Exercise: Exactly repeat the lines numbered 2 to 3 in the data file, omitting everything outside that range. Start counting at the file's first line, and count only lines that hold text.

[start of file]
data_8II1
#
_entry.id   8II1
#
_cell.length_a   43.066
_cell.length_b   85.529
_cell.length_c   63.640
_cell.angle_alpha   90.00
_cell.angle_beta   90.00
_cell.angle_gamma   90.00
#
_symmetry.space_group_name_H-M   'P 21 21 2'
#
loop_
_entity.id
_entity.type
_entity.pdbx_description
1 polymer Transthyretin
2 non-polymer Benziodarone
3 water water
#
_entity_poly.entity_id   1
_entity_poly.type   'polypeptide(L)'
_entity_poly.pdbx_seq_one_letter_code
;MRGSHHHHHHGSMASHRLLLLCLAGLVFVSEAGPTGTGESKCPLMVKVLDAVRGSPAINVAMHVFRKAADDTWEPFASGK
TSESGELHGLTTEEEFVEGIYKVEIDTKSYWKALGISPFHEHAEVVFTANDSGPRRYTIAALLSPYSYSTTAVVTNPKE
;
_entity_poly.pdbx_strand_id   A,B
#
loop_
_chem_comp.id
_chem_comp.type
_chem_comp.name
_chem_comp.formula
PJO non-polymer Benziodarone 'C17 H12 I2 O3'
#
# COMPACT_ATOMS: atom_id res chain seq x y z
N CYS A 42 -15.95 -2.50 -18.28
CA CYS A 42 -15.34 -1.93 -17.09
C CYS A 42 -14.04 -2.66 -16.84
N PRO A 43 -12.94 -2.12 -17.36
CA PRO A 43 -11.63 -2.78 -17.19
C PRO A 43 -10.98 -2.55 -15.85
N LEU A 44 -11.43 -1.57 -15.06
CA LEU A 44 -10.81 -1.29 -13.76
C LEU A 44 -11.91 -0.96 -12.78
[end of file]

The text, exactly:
#
_entry.id   8II1